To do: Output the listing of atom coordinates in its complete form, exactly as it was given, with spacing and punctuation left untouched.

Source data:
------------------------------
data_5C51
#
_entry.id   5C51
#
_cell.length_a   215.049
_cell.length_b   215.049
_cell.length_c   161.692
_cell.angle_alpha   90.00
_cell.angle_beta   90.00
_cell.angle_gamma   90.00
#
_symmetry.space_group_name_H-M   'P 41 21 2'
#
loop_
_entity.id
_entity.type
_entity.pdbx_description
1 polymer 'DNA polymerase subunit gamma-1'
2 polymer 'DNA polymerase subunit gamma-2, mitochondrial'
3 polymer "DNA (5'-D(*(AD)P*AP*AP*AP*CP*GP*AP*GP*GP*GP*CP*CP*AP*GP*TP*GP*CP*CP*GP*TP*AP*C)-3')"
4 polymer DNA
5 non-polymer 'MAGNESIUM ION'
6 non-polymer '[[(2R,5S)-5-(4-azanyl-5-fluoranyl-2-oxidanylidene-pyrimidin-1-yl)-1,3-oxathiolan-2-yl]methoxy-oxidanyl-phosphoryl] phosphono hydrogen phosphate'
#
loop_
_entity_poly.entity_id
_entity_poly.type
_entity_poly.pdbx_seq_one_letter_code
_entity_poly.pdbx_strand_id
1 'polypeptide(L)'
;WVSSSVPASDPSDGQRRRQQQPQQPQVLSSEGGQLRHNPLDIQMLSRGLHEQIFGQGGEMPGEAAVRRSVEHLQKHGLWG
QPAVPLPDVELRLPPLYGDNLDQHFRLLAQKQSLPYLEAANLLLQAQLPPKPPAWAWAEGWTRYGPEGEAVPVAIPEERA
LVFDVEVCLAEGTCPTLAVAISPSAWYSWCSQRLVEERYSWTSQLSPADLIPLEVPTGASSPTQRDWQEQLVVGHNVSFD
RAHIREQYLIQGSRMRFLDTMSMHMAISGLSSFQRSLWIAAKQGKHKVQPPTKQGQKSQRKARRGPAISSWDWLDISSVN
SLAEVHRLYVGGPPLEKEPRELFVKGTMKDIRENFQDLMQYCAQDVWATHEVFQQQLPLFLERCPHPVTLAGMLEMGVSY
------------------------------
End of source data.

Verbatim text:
data_5C51
#
_entry.id   5C51
#
_cell.length_a   215.049
_cell.length_b   215.049
_cell.length_c   161.692
_cell.angle_alpha   90.00
_cell.angle_beta   90.00
_cell.angle_gamma   90.00
#
_symmetry.space_group_name_H-M   'P 41 21 2'
#
loop_
_entity.id
_entity.type
_entity.pdbx_description
1 polymer 'DNA polymerase subunit gamma-1'
2 polymer 'DNA polymerase subunit gamma-2, mitochondrial'
3 polymer "DNA (5'-D(*(AD)P*AP*AP*AP*CP*GP*AP*GP*GP*GP*CP*CP*AP*GP*TP*GP*CP*CP*GP*TP*AP*C)-3')"
4 polymer DNA
5 non-polymer 'MAGNESIUM ION'
6 non-polymer '[[(2R,5S)-5-(4-azanyl-5-fluoranyl-2-oxidanylidene-pyrimidin-1-yl)-1,3-oxathiolan-2-yl]methoxy-oxidanyl-phosphoryl] phosphono hydrogen phosphate'
#
loop_
_entity_poly.entity_id
_entity_poly.type
_entity_poly.pdbx_seq_one_letter_code
_entity_poly.pdbx_strand_id
1 'polypeptide(L)'
;WVSSSVPASDPSDGQRRRQQQPQQPQVLSSEGGQLRHNPLDIQMLSRGLHEQIFGQGGEMPGEAAVRRSVEHLQKHGLWG
QPAVPLPDVELRLPPLYGDNLDQHFRLLAQKQSLPYLEAANLLLQAQLPPKPPAWAWAEGWTRYGPEGEAVPVAIPEERA
LVFDVEVCLAEGTCPTLAVAISPSAWYSWCSQRLVEERYSWTSQLSPADLIPLEVPTGASSPTQRDWQEQLVVGHNVSFD
RAHIREQYLIQGSRMRFLDTMSMHMAISGLSSFQRSLWIAAKQGKHKVQPPTKQGQKSQRKARRGPAISSWDWLDISSVN
SLAEVHRLYVGGPPLEKEPRELFVKGTMKDIRENFQDLMQYCAQDVWATHEVFQQQLPLFLERCPHPVTLAGMLEMGVSY